Law - Publicly Known in U.S.

Under U.S. patent law, an invention lacks novelty if it was publicly known in the U.S. prior to the date it was (possibly independently) invented by the applicant for a patent. [35 U.S.C. 102(a)]. This rule and certain others in 35 U.S.C. 102 address the novelty of the invention, i.e., whether the invention was in the public domain in the U.S. before the inventor allegedly invented it. These novelty rules reflect the unusual nature of the U.S. patent system which awards patents to the "first-to-invent" rather than the "first to file" a patent application.

The knowledge to which this rule refers must be a complete and enabling description of the invention, and it must exist in the U.S. (or its territories or possessions). Knowledge of the invention outside of the U.S., e.g., in Mexico, is of no consequence. The knowledge must be publicly available and the prior art invention must be essentially the same as ("patentably indistinct" from) the claimed invention, though the inventions need not be identical. An invention that is not novel is termed "anticipated" by the prior art.

The knowledge must have been available to the public in the U.S. before the applicant's date of invention. The Examiner will initially assume that the applicant's date of invention is the same as the effective U.S. filing date. If knowledge of the invention was introduced into the U.S. between the time of date of the invention and the filing date, it may become necessary to prove that the date of invention occurred before the introduction of knowledge occurred.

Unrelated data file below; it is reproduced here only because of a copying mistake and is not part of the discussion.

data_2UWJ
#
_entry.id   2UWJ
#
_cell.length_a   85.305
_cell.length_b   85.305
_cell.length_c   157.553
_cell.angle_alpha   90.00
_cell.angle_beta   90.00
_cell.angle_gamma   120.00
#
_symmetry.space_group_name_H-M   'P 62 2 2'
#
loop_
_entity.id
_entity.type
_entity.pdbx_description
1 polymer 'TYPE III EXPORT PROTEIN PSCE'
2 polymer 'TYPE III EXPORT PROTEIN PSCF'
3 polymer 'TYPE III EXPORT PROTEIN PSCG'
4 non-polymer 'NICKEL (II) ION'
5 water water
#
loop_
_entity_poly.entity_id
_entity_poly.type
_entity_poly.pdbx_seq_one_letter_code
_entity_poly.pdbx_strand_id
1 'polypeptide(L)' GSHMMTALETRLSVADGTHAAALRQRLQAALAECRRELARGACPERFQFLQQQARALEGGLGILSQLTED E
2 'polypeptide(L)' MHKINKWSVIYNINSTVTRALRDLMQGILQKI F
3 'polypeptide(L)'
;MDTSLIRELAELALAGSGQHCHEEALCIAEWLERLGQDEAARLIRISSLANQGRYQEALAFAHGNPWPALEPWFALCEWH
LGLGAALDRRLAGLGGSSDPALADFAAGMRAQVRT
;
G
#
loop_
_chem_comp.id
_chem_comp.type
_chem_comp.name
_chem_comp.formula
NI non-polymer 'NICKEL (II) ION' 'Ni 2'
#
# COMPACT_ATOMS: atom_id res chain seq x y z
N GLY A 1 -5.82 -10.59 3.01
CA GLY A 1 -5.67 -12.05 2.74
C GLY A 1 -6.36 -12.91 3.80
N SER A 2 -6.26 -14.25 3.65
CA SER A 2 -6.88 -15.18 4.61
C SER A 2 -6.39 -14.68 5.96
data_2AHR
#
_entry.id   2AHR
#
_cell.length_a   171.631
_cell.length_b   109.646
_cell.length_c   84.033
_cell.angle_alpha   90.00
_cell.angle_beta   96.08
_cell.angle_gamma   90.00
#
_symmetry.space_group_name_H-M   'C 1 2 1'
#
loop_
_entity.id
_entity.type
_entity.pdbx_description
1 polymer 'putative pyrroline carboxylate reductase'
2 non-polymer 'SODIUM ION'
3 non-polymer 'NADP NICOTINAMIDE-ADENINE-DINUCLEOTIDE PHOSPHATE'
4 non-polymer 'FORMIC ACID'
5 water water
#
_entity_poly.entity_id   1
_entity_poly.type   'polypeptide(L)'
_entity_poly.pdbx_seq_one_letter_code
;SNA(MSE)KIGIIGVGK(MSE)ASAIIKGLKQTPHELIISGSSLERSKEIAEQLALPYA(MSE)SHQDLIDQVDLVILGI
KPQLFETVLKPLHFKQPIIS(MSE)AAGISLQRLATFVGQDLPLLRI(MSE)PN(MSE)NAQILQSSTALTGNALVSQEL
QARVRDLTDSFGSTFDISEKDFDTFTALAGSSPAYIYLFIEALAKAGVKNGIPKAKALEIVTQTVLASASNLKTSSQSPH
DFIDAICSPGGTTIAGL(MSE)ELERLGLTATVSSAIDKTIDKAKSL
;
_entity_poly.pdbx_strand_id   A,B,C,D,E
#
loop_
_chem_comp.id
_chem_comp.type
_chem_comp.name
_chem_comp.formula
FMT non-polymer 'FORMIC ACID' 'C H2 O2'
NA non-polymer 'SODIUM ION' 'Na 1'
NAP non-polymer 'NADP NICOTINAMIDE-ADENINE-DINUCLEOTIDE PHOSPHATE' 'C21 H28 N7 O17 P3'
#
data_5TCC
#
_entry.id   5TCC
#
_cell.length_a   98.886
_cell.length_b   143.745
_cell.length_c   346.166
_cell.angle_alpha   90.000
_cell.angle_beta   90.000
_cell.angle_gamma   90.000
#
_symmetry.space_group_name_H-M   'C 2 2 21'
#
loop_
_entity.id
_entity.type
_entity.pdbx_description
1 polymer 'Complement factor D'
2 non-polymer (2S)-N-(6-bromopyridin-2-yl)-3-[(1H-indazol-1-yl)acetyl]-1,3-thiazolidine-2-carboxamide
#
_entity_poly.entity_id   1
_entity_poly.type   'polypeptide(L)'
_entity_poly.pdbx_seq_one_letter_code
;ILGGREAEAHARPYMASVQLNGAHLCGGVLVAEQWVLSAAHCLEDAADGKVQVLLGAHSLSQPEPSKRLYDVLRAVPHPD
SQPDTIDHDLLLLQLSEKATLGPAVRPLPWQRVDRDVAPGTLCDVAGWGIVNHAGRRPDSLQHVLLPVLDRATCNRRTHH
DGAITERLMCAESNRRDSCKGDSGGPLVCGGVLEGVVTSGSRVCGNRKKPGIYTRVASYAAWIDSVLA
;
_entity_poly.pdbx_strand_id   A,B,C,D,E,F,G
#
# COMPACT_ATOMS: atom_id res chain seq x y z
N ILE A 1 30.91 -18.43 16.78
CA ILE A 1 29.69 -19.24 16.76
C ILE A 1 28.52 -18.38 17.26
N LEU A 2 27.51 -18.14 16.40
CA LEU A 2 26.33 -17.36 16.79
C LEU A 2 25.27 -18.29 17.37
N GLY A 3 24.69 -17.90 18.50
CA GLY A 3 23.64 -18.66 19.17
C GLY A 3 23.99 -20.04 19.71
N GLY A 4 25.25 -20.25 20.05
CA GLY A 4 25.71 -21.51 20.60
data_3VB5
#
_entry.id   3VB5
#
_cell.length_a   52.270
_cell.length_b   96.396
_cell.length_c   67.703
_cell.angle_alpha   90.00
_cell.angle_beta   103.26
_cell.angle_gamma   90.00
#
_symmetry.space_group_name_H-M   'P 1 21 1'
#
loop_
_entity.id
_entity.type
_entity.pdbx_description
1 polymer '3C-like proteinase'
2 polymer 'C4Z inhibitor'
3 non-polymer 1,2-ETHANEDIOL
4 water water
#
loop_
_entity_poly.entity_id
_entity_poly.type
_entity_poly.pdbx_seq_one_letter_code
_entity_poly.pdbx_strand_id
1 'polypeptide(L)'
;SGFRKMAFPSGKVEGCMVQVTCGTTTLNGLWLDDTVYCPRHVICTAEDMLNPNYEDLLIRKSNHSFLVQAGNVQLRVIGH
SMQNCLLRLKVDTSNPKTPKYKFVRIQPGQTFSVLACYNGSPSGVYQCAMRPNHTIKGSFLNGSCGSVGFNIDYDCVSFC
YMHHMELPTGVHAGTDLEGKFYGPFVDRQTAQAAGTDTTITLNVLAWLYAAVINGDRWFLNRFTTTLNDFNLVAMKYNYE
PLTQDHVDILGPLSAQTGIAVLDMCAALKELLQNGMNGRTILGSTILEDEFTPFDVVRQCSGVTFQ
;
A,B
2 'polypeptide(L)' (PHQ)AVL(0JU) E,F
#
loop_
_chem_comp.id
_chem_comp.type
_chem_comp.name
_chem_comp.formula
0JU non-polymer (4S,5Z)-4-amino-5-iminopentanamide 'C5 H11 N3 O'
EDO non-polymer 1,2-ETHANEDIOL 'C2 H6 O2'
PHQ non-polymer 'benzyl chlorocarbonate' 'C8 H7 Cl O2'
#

During prosecution of a U.S. patent application, the Examiner may assert that he/she possesses personal knowledge that anticipates a claimed invention. In that case, the applicant can (and should) call for the Examiner to present evidence or citations that support the assertion in the form of a formal, written document (called an affidavit or declaration). Failure to do so can render the assertion that the alleged knowledge existed in the U.S. a "fact" as far as prosecution of the application is concerned.

The position of the USPTO on this issue is described in the following section(s) of the Manual of Patent Examining Procedure (MPEP):

MPEP 2131 - Anticipation - Application of 35 U.S.C. 102(a), (b) and (e)
MPEP 2132 - 35 U.S.C. 102(a)
MPEP 2144.03 - Reliance on Common Knowledge in the Art or "Well Known" Prior Art

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